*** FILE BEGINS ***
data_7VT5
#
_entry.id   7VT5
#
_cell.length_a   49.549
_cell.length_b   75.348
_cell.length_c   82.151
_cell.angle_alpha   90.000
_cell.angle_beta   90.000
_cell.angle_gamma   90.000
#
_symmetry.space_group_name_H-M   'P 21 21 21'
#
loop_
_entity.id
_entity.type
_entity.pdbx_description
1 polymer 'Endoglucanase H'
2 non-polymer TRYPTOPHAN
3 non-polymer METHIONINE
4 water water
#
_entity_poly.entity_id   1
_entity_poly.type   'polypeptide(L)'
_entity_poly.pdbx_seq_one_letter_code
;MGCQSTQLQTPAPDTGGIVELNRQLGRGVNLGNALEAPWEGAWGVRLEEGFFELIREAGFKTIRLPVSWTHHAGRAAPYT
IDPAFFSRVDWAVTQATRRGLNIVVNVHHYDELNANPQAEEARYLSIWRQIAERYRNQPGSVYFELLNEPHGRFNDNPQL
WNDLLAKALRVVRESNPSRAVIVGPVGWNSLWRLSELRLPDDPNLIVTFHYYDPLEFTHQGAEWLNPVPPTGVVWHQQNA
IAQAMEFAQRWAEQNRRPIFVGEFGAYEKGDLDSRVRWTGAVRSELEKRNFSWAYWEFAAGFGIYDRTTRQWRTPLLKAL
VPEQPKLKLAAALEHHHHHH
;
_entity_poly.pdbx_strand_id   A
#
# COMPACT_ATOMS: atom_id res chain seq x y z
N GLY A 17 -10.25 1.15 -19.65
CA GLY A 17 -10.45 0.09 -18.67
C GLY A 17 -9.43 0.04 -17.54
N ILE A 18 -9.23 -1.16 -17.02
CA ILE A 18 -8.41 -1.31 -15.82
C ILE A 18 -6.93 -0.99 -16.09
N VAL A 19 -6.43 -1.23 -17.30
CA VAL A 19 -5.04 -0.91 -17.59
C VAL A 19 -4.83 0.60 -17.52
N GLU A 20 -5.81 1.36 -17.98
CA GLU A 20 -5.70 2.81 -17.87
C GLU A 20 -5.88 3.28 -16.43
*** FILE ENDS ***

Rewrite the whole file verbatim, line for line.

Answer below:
data_7VT5
#
_entry.id   7VT5
#
_cell.length_a   49.549
_cell.length_b   75.348
_cell.length_c   82.151
_cell.angle_alpha   90.000
_cell.angle_beta   90.000
_cell.angle_gamma   90.000
#
_symmetry.space_group_name_H-M   'P 21 21 21'
#
loop_
_entity.id
_entity.type
_entity.pdbx_description
1 polymer 'Endoglucanase H'
2 non-polymer TRYPTOPHAN
3 non-polymer METHIONINE
4 water water
#
_entity_poly.entity_id   1
_entity_poly.type   'polypeptide(L)'
_entity_poly.pdbx_seq_one_letter_code
;MGCQSTQLQTPAPDTGGIVELNRQLGRGVNLGNALEAPWEGAWGVRLEEGFFELIREAGFKTIRLPVSWTHHAGRAAPYT
IDPAFFSRVDWAVTQATRRGLNIVVNVHHYDELNANPQAEEARYLSIWRQIAERYRNQPGSVYFELLNEPHGRFNDNPQL
WNDLLAKALRVVRESNPSRAVIVGPVGWNSLWRLSELRLPDDPNLIVTFHYYDPLEFTHQGAEWLNPVPPTGVVWHQQNA
IAQAMEFAQRWAEQNRRPIFVGEFGAYEKGDLDSRVRWTGAVRSELEKRNFSWAYWEFAAGFGIYDRTTRQWRTPLLKAL
VPEQPKLKLAAALEHHHHHH
;
_entity_poly.pdbx_strand_id   A
#
# COMPACT_ATOMS: atom_id res chain seq x y z
N GLY A 17 -10.25 1.15 -19.65
CA GLY A 17 -10.45 0.09 -18.67
C GLY A 17 -9.43 0.04 -17.54
N ILE A 18 -9.23 -1.16 -17.02
CA ILE A 18 -8.41 -1.31 -15.82
C ILE A 18 -6.93 -0.99 -16.09
N VAL A 19 -6.43 -1.23 -17.30
CA VAL A 19 -5.04 -0.91 -17.59
C VAL A 19 -4.83 0.60 -17.52
N GLU A 20 -5.81 1.36 -17.98
CA GLU A 20 -5.70 2.81 -17.87
C GLU A 20 -5.88 3.28 -16.43